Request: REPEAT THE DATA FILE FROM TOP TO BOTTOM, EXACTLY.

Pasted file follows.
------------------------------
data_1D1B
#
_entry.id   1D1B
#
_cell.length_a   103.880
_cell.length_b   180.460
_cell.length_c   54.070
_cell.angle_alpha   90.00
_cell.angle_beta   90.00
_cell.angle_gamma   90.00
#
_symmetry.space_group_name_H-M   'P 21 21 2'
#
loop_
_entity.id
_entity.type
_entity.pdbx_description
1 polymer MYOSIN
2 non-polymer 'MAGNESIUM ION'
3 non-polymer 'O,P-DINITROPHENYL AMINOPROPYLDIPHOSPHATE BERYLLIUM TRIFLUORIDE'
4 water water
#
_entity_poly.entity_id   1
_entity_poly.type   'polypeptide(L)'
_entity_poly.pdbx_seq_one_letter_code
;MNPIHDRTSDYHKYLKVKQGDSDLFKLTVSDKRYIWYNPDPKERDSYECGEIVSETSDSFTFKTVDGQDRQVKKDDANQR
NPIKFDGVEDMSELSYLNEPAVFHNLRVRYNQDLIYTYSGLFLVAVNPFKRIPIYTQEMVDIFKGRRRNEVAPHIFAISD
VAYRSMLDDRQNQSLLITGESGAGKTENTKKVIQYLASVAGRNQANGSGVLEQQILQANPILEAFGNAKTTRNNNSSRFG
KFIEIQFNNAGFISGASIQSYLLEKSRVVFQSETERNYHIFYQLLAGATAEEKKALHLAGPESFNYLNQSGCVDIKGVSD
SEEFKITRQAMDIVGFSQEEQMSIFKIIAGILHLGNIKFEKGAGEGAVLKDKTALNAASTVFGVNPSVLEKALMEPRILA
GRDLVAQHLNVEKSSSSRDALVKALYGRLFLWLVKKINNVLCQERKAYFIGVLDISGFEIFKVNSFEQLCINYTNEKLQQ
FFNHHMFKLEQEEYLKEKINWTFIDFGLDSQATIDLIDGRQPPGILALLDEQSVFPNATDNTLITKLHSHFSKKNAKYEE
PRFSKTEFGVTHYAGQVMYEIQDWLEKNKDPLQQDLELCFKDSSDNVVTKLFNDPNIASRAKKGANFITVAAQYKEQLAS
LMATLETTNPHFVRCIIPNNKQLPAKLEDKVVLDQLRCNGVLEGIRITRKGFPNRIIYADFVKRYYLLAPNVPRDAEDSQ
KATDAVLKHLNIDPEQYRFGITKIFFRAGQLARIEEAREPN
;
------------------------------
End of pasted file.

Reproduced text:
data_1D1B
#
_entry.id   1D1B
#
_cell.length_a   103.880
_cell.length_b   180.460
_cell.length_c   54.070
_cell.angle_alpha   90.00
_cell.angle_beta   90.00
_cell.angle_gamma   90.00
#
_symmetry.space_group_name_H-M   'P 21 21 2'
#
loop_
_entity.id
_entity.type
_entity.pdbx_description
1 polymer MYOSIN
2 non-polymer 'MAGNESIUM ION'
3 non-polymer 'O,P-DINITROPHENYL AMINOPROPYLDIPHOSPHATE BERYLLIUM TRIFLUORIDE'
4 water water
#
_entity_poly.entity_id   1
_entity_poly.type   'polypeptide(L)'
_entity_poly.pdbx_seq_one_letter_code
;MNPIHDRTSDYHKYLKVKQGDSDLFKLTVSDKRYIWYNPDPKERDSYECGEIVSETSDSFTFKTVDGQDRQVKKDDANQR
NPIKFDGVEDMSELSYLNEPAVFHNLRVRYNQDLIYTYSGLFLVAVNPFKRIPIYTQEMVDIFKGRRRNEVAPHIFAISD
VAYRSMLDDRQNQSLLITGESGAGKTENTKKVIQYLASVAGRNQANGSGVLEQQILQANPILEAFGNAKTTRNNNSSRFG
KFIEIQFNNAGFISGASIQSYLLEKSRVVFQSETERNYHIFYQLLAGATAEEKKALHLAGPESFNYLNQSGCVDIKGVSD
SEEFKITRQAMDIVGFSQEEQMSIFKIIAGILHLGNIKFEKGAGEGAVLKDKTALNAASTVFGVNPSVLEKALMEPRILA
GRDLVAQHLNVEKSSSSRDALVKALYGRLFLWLVKKINNVLCQERKAYFIGVLDISGFEIFKVNSFEQLCINYTNEKLQQ
FFNHHMFKLEQEEYLKEKINWTFIDFGLDSQATIDLIDGRQPPGILALLDEQSVFPNATDNTLITKLHSHFSKKNAKYEE
PRFSKTEFGVTHYAGQVMYEIQDWLEKNKDPLQQDLELCFKDSSDNVVTKLFNDPNIASRAKKGANFITVAAQYKEQLAS
LMATLETTNPHFVRCIIPNNKQLPAKLEDKVVLDQLRCNGVLEGIRITRKGFPNRIIYADFVKRYYLLAPNVPRDAEDSQ
KATDAVLKHLNIDPEQYRFGITKIFFRAGQLARIEEAREPN
;